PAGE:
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4—THE CATHOLIC TIMES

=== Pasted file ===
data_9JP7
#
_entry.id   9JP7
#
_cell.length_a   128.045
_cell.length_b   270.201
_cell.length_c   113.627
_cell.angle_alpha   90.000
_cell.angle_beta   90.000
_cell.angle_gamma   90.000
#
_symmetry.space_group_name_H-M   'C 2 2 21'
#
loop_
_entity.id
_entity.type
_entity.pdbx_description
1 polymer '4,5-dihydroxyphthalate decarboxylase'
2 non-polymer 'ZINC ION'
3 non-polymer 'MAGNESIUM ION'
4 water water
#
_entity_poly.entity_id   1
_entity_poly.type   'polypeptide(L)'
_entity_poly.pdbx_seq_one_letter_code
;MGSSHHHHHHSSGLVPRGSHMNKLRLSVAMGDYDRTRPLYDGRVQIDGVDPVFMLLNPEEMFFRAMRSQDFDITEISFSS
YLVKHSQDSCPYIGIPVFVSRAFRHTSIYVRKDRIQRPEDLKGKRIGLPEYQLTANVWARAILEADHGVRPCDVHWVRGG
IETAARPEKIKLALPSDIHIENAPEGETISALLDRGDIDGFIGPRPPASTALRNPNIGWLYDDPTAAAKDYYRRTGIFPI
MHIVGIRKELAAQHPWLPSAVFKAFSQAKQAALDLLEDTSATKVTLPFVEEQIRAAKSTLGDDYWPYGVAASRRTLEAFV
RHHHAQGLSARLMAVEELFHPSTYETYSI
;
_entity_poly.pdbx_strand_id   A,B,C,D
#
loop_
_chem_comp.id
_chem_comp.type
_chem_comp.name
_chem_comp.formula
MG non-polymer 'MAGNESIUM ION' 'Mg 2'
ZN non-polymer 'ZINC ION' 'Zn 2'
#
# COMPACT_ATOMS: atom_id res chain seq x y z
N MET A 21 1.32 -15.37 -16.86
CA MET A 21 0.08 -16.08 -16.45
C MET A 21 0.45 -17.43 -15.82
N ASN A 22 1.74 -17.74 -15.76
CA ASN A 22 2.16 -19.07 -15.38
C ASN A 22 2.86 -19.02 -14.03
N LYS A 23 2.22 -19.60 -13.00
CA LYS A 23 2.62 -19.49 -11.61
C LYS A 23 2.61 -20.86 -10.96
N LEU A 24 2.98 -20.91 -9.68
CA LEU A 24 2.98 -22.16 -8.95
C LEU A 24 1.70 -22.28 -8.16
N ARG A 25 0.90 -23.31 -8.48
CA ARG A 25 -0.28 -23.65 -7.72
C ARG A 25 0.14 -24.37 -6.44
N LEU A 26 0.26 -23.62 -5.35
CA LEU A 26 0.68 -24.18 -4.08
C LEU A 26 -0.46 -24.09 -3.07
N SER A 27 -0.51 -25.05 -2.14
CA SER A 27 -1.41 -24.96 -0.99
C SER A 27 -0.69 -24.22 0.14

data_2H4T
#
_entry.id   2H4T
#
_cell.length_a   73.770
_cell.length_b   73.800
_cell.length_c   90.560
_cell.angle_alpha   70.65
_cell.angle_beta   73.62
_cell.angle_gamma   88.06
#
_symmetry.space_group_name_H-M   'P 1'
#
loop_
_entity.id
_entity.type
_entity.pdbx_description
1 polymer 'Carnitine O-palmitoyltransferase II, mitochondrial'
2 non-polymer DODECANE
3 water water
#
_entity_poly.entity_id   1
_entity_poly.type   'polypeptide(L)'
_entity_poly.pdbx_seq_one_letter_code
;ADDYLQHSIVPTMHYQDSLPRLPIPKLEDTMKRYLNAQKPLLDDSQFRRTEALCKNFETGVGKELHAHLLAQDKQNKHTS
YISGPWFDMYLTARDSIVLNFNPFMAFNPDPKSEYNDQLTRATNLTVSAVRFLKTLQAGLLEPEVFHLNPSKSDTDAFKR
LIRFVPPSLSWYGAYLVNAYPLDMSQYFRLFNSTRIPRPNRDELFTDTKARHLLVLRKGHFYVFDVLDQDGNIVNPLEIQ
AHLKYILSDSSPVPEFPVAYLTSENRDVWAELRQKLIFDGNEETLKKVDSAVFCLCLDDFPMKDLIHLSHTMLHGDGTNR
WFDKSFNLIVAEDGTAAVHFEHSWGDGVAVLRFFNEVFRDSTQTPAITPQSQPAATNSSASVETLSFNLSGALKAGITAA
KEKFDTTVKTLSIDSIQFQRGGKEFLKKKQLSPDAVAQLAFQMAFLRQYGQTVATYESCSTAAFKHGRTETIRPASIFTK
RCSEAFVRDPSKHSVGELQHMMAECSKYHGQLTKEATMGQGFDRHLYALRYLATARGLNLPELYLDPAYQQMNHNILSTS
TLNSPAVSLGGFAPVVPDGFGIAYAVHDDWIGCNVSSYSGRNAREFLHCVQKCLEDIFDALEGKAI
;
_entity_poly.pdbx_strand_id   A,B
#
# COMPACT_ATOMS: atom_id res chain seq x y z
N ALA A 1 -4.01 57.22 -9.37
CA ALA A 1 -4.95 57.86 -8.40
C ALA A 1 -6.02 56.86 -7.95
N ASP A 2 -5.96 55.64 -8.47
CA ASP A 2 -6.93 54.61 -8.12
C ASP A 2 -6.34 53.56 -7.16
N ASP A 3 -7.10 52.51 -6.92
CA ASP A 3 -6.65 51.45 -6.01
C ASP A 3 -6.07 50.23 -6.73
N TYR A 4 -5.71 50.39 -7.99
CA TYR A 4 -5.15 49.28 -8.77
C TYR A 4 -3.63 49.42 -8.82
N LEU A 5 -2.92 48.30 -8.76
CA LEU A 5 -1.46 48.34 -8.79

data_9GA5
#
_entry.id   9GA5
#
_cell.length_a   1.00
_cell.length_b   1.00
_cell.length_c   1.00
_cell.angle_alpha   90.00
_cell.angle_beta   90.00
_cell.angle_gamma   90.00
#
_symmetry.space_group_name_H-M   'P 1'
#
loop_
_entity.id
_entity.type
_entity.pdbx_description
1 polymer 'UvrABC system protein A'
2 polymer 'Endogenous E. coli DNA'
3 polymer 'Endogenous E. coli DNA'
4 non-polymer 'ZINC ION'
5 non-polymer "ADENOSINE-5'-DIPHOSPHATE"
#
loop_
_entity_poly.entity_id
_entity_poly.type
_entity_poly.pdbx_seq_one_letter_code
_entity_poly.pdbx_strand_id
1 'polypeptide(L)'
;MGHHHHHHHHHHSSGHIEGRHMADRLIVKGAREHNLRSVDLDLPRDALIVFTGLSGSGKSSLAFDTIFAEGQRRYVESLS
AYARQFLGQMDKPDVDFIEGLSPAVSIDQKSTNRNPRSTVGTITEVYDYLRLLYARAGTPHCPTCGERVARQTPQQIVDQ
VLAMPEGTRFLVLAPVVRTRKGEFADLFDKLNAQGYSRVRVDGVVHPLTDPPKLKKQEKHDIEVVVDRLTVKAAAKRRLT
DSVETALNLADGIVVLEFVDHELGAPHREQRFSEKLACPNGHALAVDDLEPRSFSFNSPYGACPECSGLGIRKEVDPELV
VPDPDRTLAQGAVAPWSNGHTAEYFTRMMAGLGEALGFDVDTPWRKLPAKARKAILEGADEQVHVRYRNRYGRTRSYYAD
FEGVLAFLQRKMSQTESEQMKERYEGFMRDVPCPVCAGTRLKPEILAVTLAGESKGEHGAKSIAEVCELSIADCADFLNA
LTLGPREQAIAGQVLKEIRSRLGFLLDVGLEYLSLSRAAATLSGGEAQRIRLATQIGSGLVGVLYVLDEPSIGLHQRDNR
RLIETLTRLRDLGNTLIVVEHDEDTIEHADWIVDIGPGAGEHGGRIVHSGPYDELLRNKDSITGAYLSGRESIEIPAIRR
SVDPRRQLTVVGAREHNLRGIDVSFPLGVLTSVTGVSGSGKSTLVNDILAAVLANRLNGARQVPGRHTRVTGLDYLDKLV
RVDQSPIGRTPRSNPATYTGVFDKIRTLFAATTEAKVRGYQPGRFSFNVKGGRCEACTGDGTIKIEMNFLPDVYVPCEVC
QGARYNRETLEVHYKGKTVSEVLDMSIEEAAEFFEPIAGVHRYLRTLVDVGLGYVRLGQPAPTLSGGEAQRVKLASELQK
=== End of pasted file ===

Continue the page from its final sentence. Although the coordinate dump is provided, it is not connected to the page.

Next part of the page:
Friday. Nov. 26.1954 THE CATHOLIC TIMES Published Every Week by The Catholic Times. Inc. Columbus. Ohio NOTICE: Send All Changes of Address to P. O Box 636 Columbus Ohio Executive and Editorial Offices: 246 E. Tow n Street. Columbus 15. Ohio Address all communications for publication to P. O Box 636. Columbus 16, Ohio Telephones CA. 4-5195 CA. 4-5196 Pritt of Th« Catholic Time* it S3 prr year. All tption? should be presented to our office throuirh fbc paMoi pf the perishes. Rxm »t-• r.ces ehnnld be made payable to The Cath ohe Time*. Annnyrano* consmunteattone will he disregarded We »lc not held ourselves responsible for any view* or opinions expressed in the eommunicaUone of our cor-erptindent s. (Altered as Second Class Matter at Poet Office. O'utnbus Ohio. St. FranCi* de Sale*. Patron of the Catholic Press. This Paper Printed by Union Labor talking To Meet Christ Again t*e hate come to the i1q.-f of nne Church year and the beginning of a new one II is the time cnee more for the Christian to lake stock oi th past ye«.r, its spmtual advances nnd setback- and make a Ire s’ai rich mined t» increase the good and abolish the bad. During this holy season of Advent with which the Church year begins, we should all make our own those sentiments echoed end re-echoed by Holy Mother Church in her liturgy “Come, 0 come, Emmanuel!” It is the knowledge^ gained from the experiences of the. past year as they pass in review that makes the Christian cry out for the coming of Christ. It is this knowledge of what life can be like with out Him that causes the Christian to view the com ing of the new Church year with its rededication to and longing for Christ with eagerness and joy. It is this knowledge that causes the apparent paradox of Christians rejoicing in a time of penance. Advent, the second most important time of pen ance in the Church year, holds out to all the simple, but all-important lesson that lhe journey to meet Christ is measured in our withdrawal from sin and its effects. Each little act of penance done in preparation for Christ's coming amongst us carries with it its own reward. Each one is a step toward Christ and the blessed joy of His nearness. “Come, O come. Emmanuel!” the sentiment of this holy season, depends for its effectiveness not on idle repetition but on dedicated action. Ix*t us enter this season nf Advent with the determination Io make each day a step to mee, Christ at His coming. A step trod in the way He showed us through prayer and penance. CHRIST In CHRISTmas 11 is bearteni the number o e drives to kei igns gam mm [ret has been th p.i ef ng to note the in reaee each year participate in mas. These cam ycai and their phases of our those who actively Christ each many jp Christ .in •e adherents not ictd in These campaigns must Jia' Nn one group can individual. e the hnr»e support of each to accomplish the truly great ask of cmplisslzing in this mater laIndic age the ■eal meaning of Clirjstmax. On so many fronts we have let the pagan notion nf the celebration of the Holy Christmas season. In our songs, our decorations, the cards we buy in the and in. ny more things--we can notice the need fnr re-emphasizing the true meaning ol CHR'STmas. For us, there is no Christmas without Christ. Even the word Christmas has become a barbarism in the mouths and minds of many who have re placed Christ v ilh the unknown quantity "X” It is up tn us Io see that the Unknown for which “X stands becomes known during this season which commemorates His coming to all men, W.th this issue, the Catholic limes is starting a series designed to offer suggestions and outline practices to help each one keep Christ in Christmas It is hoped that these suggestions and practices will be welcomed and adopted in every home. Sonic Words On Authority The Church has been commissioned by God to elucidate and apply the moral law She has the right and obligation to dn so, both in general and in specific cases She exercises that right, fulfills that obligation, through the Pope and the Bishops So that the individual Bishop, in his diocese, to be heeded hv every Catholic without ex crption when he declares the morality of pra tiers which may he supposed by the ill inlprnied tn lie outside his jurisdiction, 'there arc many American Catholics who need to note this fact. In the second place, there are Catholics, Her i al and lay, w ho feel that, even in strictly relic ious matters, episcopal authority is all very well fm the simple, the meageily educated, the sheltered, hut that they themselves being sophisticated, highly educated and in the midst nf momentous practical affairs can proceed independently of it, and indeed In opposition In it. In effect they irpeal tljc grant of legitimate authority with which Christ has endowed the Bish op Thp. makes for scandal and at least equivalent schi-m It wounds and rend1' Truth It substitutes anarchy for divinely appointed order. Its conscquen res are fatal. Here, too, there is occasion (or an examination nf conscience nn the part nf many. and of an imine diate and drastic reform.—Catholic Transcript. For The Good Of \ll Two weeks from this Sunday, Catholics throughout the nation will again take the pledge of the Legion nf Decency. At that lime they will pledge themsel srs tn do their part in safeguarding themselves and the community in which they live from the evils of salacious entertainment. During the past year we in Ohio have been tn lhe center of a fight Io abolish state censorship nf the moving pictures offered for entertainment in ou. theatres The light is still going on, and up until now. the opponents of censorship seem to be winning. It is up to the community as a whole to see that they do not ’vin. Each year, along the line some place, at the time when Catholics renew their pledge of the legion of Decency, critics of censorship throw their barbs at us They claim we are trying to im pose an outmoded sense of .morality on an unwill tng popukce They claim that we are trying to bridle freedom, and so on and so forth. They'll he trotting out the same old. tired ergu merits un this ycai And why Because they are scaled nf all right thinking people who would ‘ec themselves and their childion protected horn very real danger to their morals. IjCt no one think that the purveyois of filth are no» hit. and hit hard by the concerted action id Catholics who take the pledge of the Legion of Decency and who keep it faithfully. They are, by their own admission. A comparison of the film fare offered for public consumption ten years ago and that offered today k irnph have had durtfig the yea iut fuwUJ, .u- pr-onL-Ihat our actions in this regard do bring results. The faithful adherence to the promises nf this pledge insures the safeguarding of one’s personal morality from this very real source of contamina tion. This safeguard is extended to the whole com munity automatically and is effective proportion ately within the community to individual appli cation. This renewal of the Pledge of the legion of Decency is made each year during the Octave of the Fe°st of Our Lady’s Immaculate Conception. Is is most fitting that this greatest feast of Our Blessed Mother should be chosen to regulate the time of renewing this pledge. The Catholic instinctively thinks of Mary when he thinks of purity. By God's design, she is, next to her Divine Son. thp most perfect example of integral humanity. “Mother Most pure!” has long been the exclamation of her devoted children. During this Marian Year, her year, we have all been given numerous ways of expressing our filial de votion to our Blessed Mother. Our renewal of the pledg of the Legion of Decency and its faithful execution throughout the year is certain to be one of the most acceptable and pleasing ways of ex pressing our continuing devotion to our Blessed Mother. Just Among Ourselves Passing Comment Considered or Inconsiderate The season of Advent brings in a new Church year. Advent is the coming or the arrival of the Re deemer of mankind, of God-made-Man to give us hack the chance of getting to heaven. It is now nearly twenty centuries since “the Word was made flesh,” but it is right and reasonable to observe each year a period commemorating the expectation of the Incarnation. The spirit of the faithful children of God in Old Testament times was one of longing mingled with penance. There was deep desire for the fulfillment of Isaias’ prophecy, “God himself will come and will save ou.” And there was-a humble acknowledge ment of human unworthiness to have this wondrous Savior actually given Io mankind. In our commemoration of the years of penitent ial hope and expectation, we celebrate, under di rection of Holy Mother Church, the- season of Ad vent. It is therefore, a penitential time, this time of Advent. But 'hi is a joyous sort of penance, un like that of Lent, for it envisions no terrible suffer ings of the Savior, but oi.ly His miraculous birth of an immaculate Virgin Mother. In Ix’nt, we think not only of our Own unworthi ness, for which we stir ourselves to sorrow and will ingly undergo inconvenience and self-denial, but our minds are fixed on the Paksion and Death of Christ. True, we look for the glory of Easter, but nur thoughts of that glory arc in the background they are Io have a sudden outburst when the days that commemorate Our Lord's suffering are over. Suffering is the dominant Lenten thought. But the dominant thuug! of Auvent is not suf fering, but joy We do penance indeed, but we have not tn carry it through any season of overwhelming sorrow before it comes to fruition. Therefore we say that the penance of Advent is a joyous penance, while the penance of Lent is a sorrowing penance. Yet the penance of Advent is a real penance. We are not in full accord with lhe spirit nf Holy Church when uc use Advent only tn stir up the feeling nr emotion of joy. not making strong effort to cleanse ourselves more and more from sin and lhe effects of sin in ourselves. Advent is a time for prayer. It need not be a time of newly lengthened or multiplied prayers. Rut it should certainly he a season of improved quality in our prayers. To think of what Christmas '•ecalls, is. for a devout child of the Church, to think of making oneself more worthy of Christ. Advent suggests new care and attention in morning and night prayer it suggests a more fervent recital of our daily Rosary it uggests alert devotion at Holy Mass. And it means a willing and generous observance of the laws of fasting and abstinence— the Ember Days and lhe VigH—-as well as a readi ness to forego the eager quest of worldly entertain ment that so generally and so persistently marks the lives of nearly all our people. And, more than all, Advent suggests a renewal of love and devotion to the Redeemer ever present in the Holy Eucharist. It is hard to imagine how any Catholic can feel a longing for Our Lord’s coming, and yet stay away fiom the Communion rail day after day and week after week. No one can prepare us for the Feast of Christ’s Coming so well as Christ Himself. The proper observance of Advent means a worthy and fervent Communion, nt the very least on each Sunday and Holyday of the season It is interesting to notice that the word holidays is only a shortened form of the. two words holy days. The holiday season is, therefore the season of mak ing lhe time holy by special effort and special eagerness Io concur with the ever available grace of God. 'the merriment so geherallv mentioned in con nection with the Christmas time is a merriment of the religious, spiritual, joyous soul, which has the delightful fiecdom of the state of grace, and is ready to enter in every seemly wav ir.to the celebration nf Our Lord's Birthday. T1 e person in whom sanctifying grace exists can have true joy in all that is properly associated with Christ mas the gift-giving, the carols, the feasting, the -pint of general benevolence But to the soul in the state of mortal sin, all the outward celebration is little better than a hollow mockery. The right way to celebrate Christmas, therefore, is to be in the state of grice. And there should be a special effort to increase grace in the soul. Thus the meaning and duty of Advent is instantly ap parent God's grace gives or restores innocence to the soul. And only the innocent can really enter whole heartedly into meaningful merriment There are persons who feci that lhe expression Merry Christ mas” ought to give place Io a more spiritual ex pression such as “A Blessed Christmas,” or a “Happy Christmas." But if the merriment we speak of when we make the traditional Christmas wish is the merriment of innocence and grace, there is nothing unworthy in the greeting of "Merry Christmas.” The Church is a watchful mother She misses no opportunity to do good to her children. She is anxibus now that all t^ke advantage.- of this hole lime of Advent ^arvj w§ll. so that, in addition tn the rich nF this penitential time itself, all may be prepared to receive the full measure of blessing, and joy that comes with the Feast to those who can receive it. And therefore the Church selects (or reading on the very first day of Advent passages from Holy Scripture that urge us all to the proper observ ance of the time. “It is now the hour for us to rise from sleep “let us cast off the works of darkness and put on he armor of light “show. 0 Lord, thy ways to me, and teach me thy paths.” Aa Advent earnestlypbsec e£l jg. U*c b^d .fts^yr ance of a truly happy cTiristntas........•• aS & I •w .... WASHINGTON LETTER WASHINGTON If you piece together things which various people of some authority have said and written in recent weeks, you can come up With .the im pression that Soviet Russia has a problem on its hands in Red China. The problem, as of now, any way, is not that Peking may break avVay from Moscow, orj turn against it. It is rather that the Russian Reds may not hr able to mako-the Chinese Redsi hehave precisely as they want them to. It has been said more than once lately that Moscow believes! it should not push Red China! into any more acts of aggression at this time, The seizure of Tibet, it i« pbmted out, had ex tremely bad repercussions in In dia, and Moscow has reason to fear that any more open aggres sion at this lime might flip a considerable number of Asian potential communists over into the pro-West camp. Right now, some have said, Moscow is not trying to push Red China, but. to guide it according MONSIGNOR HIGGINS His Holiness Pope Pius XII, in a recent address at the con Maiian celebra clusion of the lion in Rome. lems. vigorously re fl i rmed the right of the Church to speak authori tatively. not on ly on “matters s ictly relig ious,” but on all matters of conscience and specifically on the moral as pects of social, economic and political prob- There are some Catholics, the Holy Father said, even some “in high positions,” who wish to lim it the teaching authority of the Church to “strictly, religious matters” and wish to present the Church from instructing the faithful in the field of social problems. The error of these men. he says, must be firmly opposed, for “the power of the Church is not bound by the lim its of ‘mattery strictly religious.’ as they say, but the whole mat ter of the natural law, its founda tion, its interpretation, its appli cation, so far as their moral as pects extend, are within the Church’s power." Many of our people, when they read the Holy Father s recent ad dress, must have .wandered w hat it was that prompted him to the defense of the teaching authori ty of the Church so solemnly and emphatically at this particular time. It would be presumptuous, of course, to attempt to answer this question except In very gen eral terms. The Holy Fathers remarks were addressed to the whole world, and while he refers in passing to ’he specific theo logical errors of certain individu als, he does not identify any nf them by name or nationality or place of residence. Obviously, .therefore, even to try to guess at their identity 'wouToTEe arum Heart Of The Matter & i." Russia Has A Problem In China to a Soviet-communist point of view. Emphasis is put upon the “Soviet-communist" point of view', because there is* a ten dency on the part of top China communists to hold that they in herit: directly from Lenin, and that they do not need Malenkov and the present rulers of Russia as mentors, or as links with the past. Observers point to the Soviet withdrawal from Port Arthur, •the handing back to China of 'Soviet assets in four mixed Soviet-Chinese companies set up in 1950 and 1951, the building of the Kazakhstan-Sinkiang rail way, and similar moves as as suaging steps on the part of Mos cow. The problem is believed to lie in the fact that Peking, believ ing it is-able to make commun ist decisions for itself, may de cide that it is going to do what it thinks best, not what Moscow wants. And. Peking might persuade itself that it ought to continue to be aggressive. It is pointed out by authorities that there are 'Specifically On Moral Aspects' propriety. on our part. Timely Warning Whatever it was that prompt ed or occasioned the Holy Fa ther’s warning, a problem ex ists in Argentina which may properly be cited—as one exam ple out of many to illustrate the fact that it was indeed a very timely warning. Eight days after the Holy Father had spok en out so forcefully in defense of the teaching authority of the Church in the social field, the President of Argentina was re ported to. have criticized three Bishops and two priests in that country as “enemies of the gov ernment” and to have warned that he would take action against clergymen indulging in “illicit activities.” The President’s stat e e n t— later broadcast by the national radio—is said to ha.ve followed a ton-day campaign in the official newspaper of the Argentine Con federation of I.abor against al leged “infiltration” of the labor movement by priests, and to have coincided with an official' public statement by the Confederation of Labor to the same effect. It is further reported that the lat ter statement received support in the form of bold headlines from' the so-cailed Peronista press and, according to the New York Times, “brought to a new pitch an anti-Church campaign that threatens to become the biggest problem that General Peron has had to face in years.” General Peron prefers to de scribe this campaign as "anti cleribal" rather than anti-Church. Be that as it may if the cam paign were to succeed, it would have the effect of keeping the Church in the sacristy in clear violation of the Church's right, as the' Holy Father puts it. to teach authoritatively in the so cial field “not only •'in secret,’ within the walls of Church and sacristy, but also in the open, crying'‘from the-rooftops’- ., :ih the front line,‘in the tnidst of the struggle that wages between large numbers of "overseas Chi nese" in various places in Asia, outside of China itself. These Chinese, as well as other Asians, are watching intensely to see whether the Peking communists or the Chinese Nationalist gov ernment of Chiang Kai-Shek will triumph in the struggle for the control of China. Peking may decide to push forward with its aggression, to show people, and these "overseas Chinese” espe cially, who’s boss. If it takes that action, Moscow may lose perma nently its domination of Peking, and, at the same time, anti-com munists in Asia might show im portant. gains. Moscow is anxious to guide, if not control, Peking, and at a price as cheap as possible It ha.3 extended long-term ruble credit to China. But Peking knows that the sum involved is small when compared to the amount that Great Britain spends annually to develop her colonies. Something like one-fourth, one authority said. So, it could be that Red Chi na is not an unalloyed comfort to Moscow. truth and error, virtue and vice, between the ‘world’ and the kingdom of God, between the prince of this world and Christ its Saviour.” Church'* Stand Merit* Support The background of this un fortunate controversy in Argen tina would seem to be as fol lows: The existing uniois in that country are closely allied with General Peron’s political regime. He seems to be afraid that the young workers who are being trained under the auspices of Catholic Action in Argentina will “infiltrate” these organiza tions and eventually take them out from under his political con trol. From his point of view, this would be a major disaster, fnr the present.unions are one of the main sources of his political strength. This campaign against the la bor section of Catholic Action in Argentina was to be expected sooner or later for reasons indi cated more than three years ago by a non-Catholic American la bor expert, Robert J. Alexander, in a book entitled. "The Peron Era.” If, he says, “the trend to ward a totalitarian form of Pe romsm continues ...” it is likely to come into conflict with the teaching of the i^aith of the Church.” Now that Mr. Alexander's prophecy seems to be on the way to fulfilment at least in one area of Argentine life, it is to be hoped that the labor move ment in the United States and the other labor organizations banded together in the Inter national Confederation of Free Trade Unions will* lend their moral support to the Church. The Church, in defending her own freedom to teach the moral law authoritatively in every field of human endeavor, is also defending the freedom of these organizations. She merits and deserves their wholehearted sup port and that of freedom-loving people in every other walk of .life all over the world. Inquiry Corner Q. Ik it advisable to tell ser ious sins of the past to the per son you're engaged to? Would it cuer be necessary to tell—isn't there, something about a mar riage being invalid if a person is deceived about the other per son? The bride and groom express ly state that they take each other “for better and for worse” and that would seem to include hid den imperfections. No one is bound to destroy his ow'n repu tation, unless there is clearly some injustice being worked on another party. If there was a pre vious marriage or if the person is being sought by the police for a serious crime, it would be wrong to deceive the other party to the engagement. Apart from such public and obviously pertin ent events of the past there would seem to be no necessity for revealing the past. In general it would be advisable to keep past sins a matter between the individual, his confessor and God. There is seldom any profit to anyone in bringing them up. Sins o the past of themselves could not affect the validity of a marriage. Q. What is the modern value of money mentioned in the Bible e g. the midair's mite, the coin of tribute, the thirty pieces of sil ver, the talents, etc. A. Ir the Old Testament be fore the exile into Babvlon the Jewish people relied principally upon weighing money according to standard weights kept in the Tabernacle (Exodus 30:13). The mite is estimated at about one fourth :ent in our money, the coin of tribute at 31.5 cents, the pieces of silver at about 50 cents each, the talents at $1,214 (sil ver) and $19,440 (gold). The groat, for which the housewife, sear hed and called in the neigh bors hen she found it would be worth about 17 cents and the drachma (Greek) or denarius (Roman) such as that paid the laborers in the vineyard was the same. It. must he remembered that tl e purchasing’ power of money was much greater in an cient times than today eg. the denariu1 was considered a fair day’s wages. Q. Besides the penitential side of it what is the reason for doing without meat on Friday? A. The Church establishes cer tain days for fast and abstin LOUIS F. BUDENZ Fal er IIealey-------------------- ence, setting up a minimum of penitential practices for us. The days are chosen in accordance with ancient traditions because of some association of prayer and penance with the particu lar day or season (e.g. Good Fri day, Ix*nt, Ember Days). Because of Good Friday all Catholics are expected (under pain of mortal sin) to do penance by abstaining from meat every Friday of the year. The suffering and death of Christ calls for this simple pen ance as the Catholic’s union with Christ and His Cross. Q. Does Christian Science go back to the miracles of the Gos pel as /ome of its members claim? A. No. The miracles of Christ were worked through His pow'er as Son of God and were gener ally associated with His mission. He healed the sick, brought the dead to life, multiplied the loaves and fishes out of mercy, but pri marily as a proof of His divinity and His mission as Redeemer. (“But that you may know that the Son of Man has power on earth to forgive sins”, etc.—Luke 5:24) (See St. John’s constant reference to the “signs” which Jesus did e.f. 2:11-12, 6:14-15) Christian Science was founded in 1879, following the publishing of Mary Baker Eddy’s “Science and Health” in 1875. and can scarcely compare itself to the Catholic Church which has been constantly approved by authen tic miracles throughout the world since the time of Christ himself. Q. Who is the patron of sales men? A. St. Francis of Assisi (Oc tober 4th) and St. Nicholas of Myra (December 6th) are listed as patrons of merchants. Sales men would probably take their patrons from the products they sell e. g. St. Elizabeth of Hungary is patron of bakers, St. Alexius of belt-makers, St. John of God of booksellers, St. Augustine of Hippo for brewers, St. Anne for cabinet-makers and St. Brigid for dairy workers. The salesman as distinct from the maker or manufacturer is a product of industrialism. It would seem tn be a good area for the develop ment of American saints, future patrons of salesmen. Send questions to Father Ed ward F. Healey, Inquiry Corner, The Catholic Times, Box 636, Co lumbus (16) Ohio. Red Orders To Senate So little is the Communist con spiracy squelched in the United States that the Daily Worker has recently published "An Open Letter to the U. S. Senate.” This bold dec laration, which contains orders to the Senate as to what it should do, ap pears on the first page of the November 10 issue. It in fl i s s upon quick censure seph R. McCarthy of Wisconsin and also, as was to be expected, his “unseating." Senator Jo- In the course of its fiat, the Red organ exhibits its contempt for the. Senators as a group, tell ing them that they are "after all anti-Communists, even when you are not too clear as to what you are opposing.” Then it goes forward to expound a theme which will be heard in many quarters, a theme designed to throw both the Senate and the American people off the track completely. It seeks to reassure the Senators that if they vote for censure they will not be "taking orders from the Kremlin.” It gives this reassurance by assert ing that many other persons and groups are for this move, in ad dition to the Communists. No 'Compromise' On the very same first page of the very same issue, the Daily Worker declares: “Accord ing to Senator Joseph McCarthy, the Daily Worker is against him and wants him out of the Sen ate. How right he is! This news paper is proud of the part it has had in arousing the nation to the Fascist peril McCarthy rep resents.” The Red organ may justly be “proud” of this service to its Moscow masters, for it is the “initiator” of the whole “battle against McCarthyism” as it frank ly acknowledged on June 1, 1953. Now, however, the Soviet fifth column is fearful lest a "compro mise” be worked out on the cen sure motion, since it has now be come so obvious that it is the Communists who have turned America upside down with this issue. Throughout the entire week that followed this “open letter.” the Red organ has been working its concealed Communist follow ers into a fury against any such ‘‘compromise.’’ Hence, it brings forward the propaganda weapon —which will affect many un thinking people that others beside the Communists are be hind the censure, although most of these “others” do not know what they are doing. Most nf them dn not even understand that they are helping tn bury all effective moves against th** conspiracy, even though the Communists have said that w'ould be the case. Transmission Belt* In doing this, however, Mos cow’s agents have disclosed what they would like to keep hidden from the public eye: they shorn conclusively the power they have to make puppets of various agen cies and forces, using them as “transmission belts" for the Com munist line. How far we have got away from our moorings is brought forth by the distinguished com mentator, David Lawrence, in his column appearing in New York on November II. The first para graph deserves quotation: “The United States Senate is in spe cial session just now but it is doing nothing and apparently intends to do nothing about the most important problem facing the national government.” That problem is the urgency of legis lation to provide an overall re vision of the present security system. Mr. I^wrenee emphasiz es that, at. present, this system is “so loose, that for four years the most precious of secrets have been leaked.” Knowledge of Line Essential The trial of Professor Joseph S. Petersen, Jr., is bringing out startling information, although neither daily press nor Senate seems to be interested. Docu ments so secret that they may have cost thousands of lives in the Korean war were taken by this man from the files of the National Security Agency and turned over to person.- connected with a foreign power. Yet the Senate which should be seek ing to learn how it can prevent such gross acts of sabotage against this nation—is frittering away its time in discussing cen sure on a man who sought to probe the defects of our securi ty and loyalty bodies. The tri umph 1 of the Communists in achieving just this could not be greater. We have in this whole dreary drama a new evidence of what this column has tried to stress right along that a widespread knowledge of the Communist line is essential if the United States is to be saved. From that knowledge men and women who stand out in every community could and should take measures to beat it back before it obtains too much momentum in the secu lar press, television, and radio. At the present moment every citizen who wishes to help the United States can recall the Sen ators to their duty to this nation. Let them take steps to strength en our security regulations rath er than wasting precious time under pressure of the Commun ists and their dupes.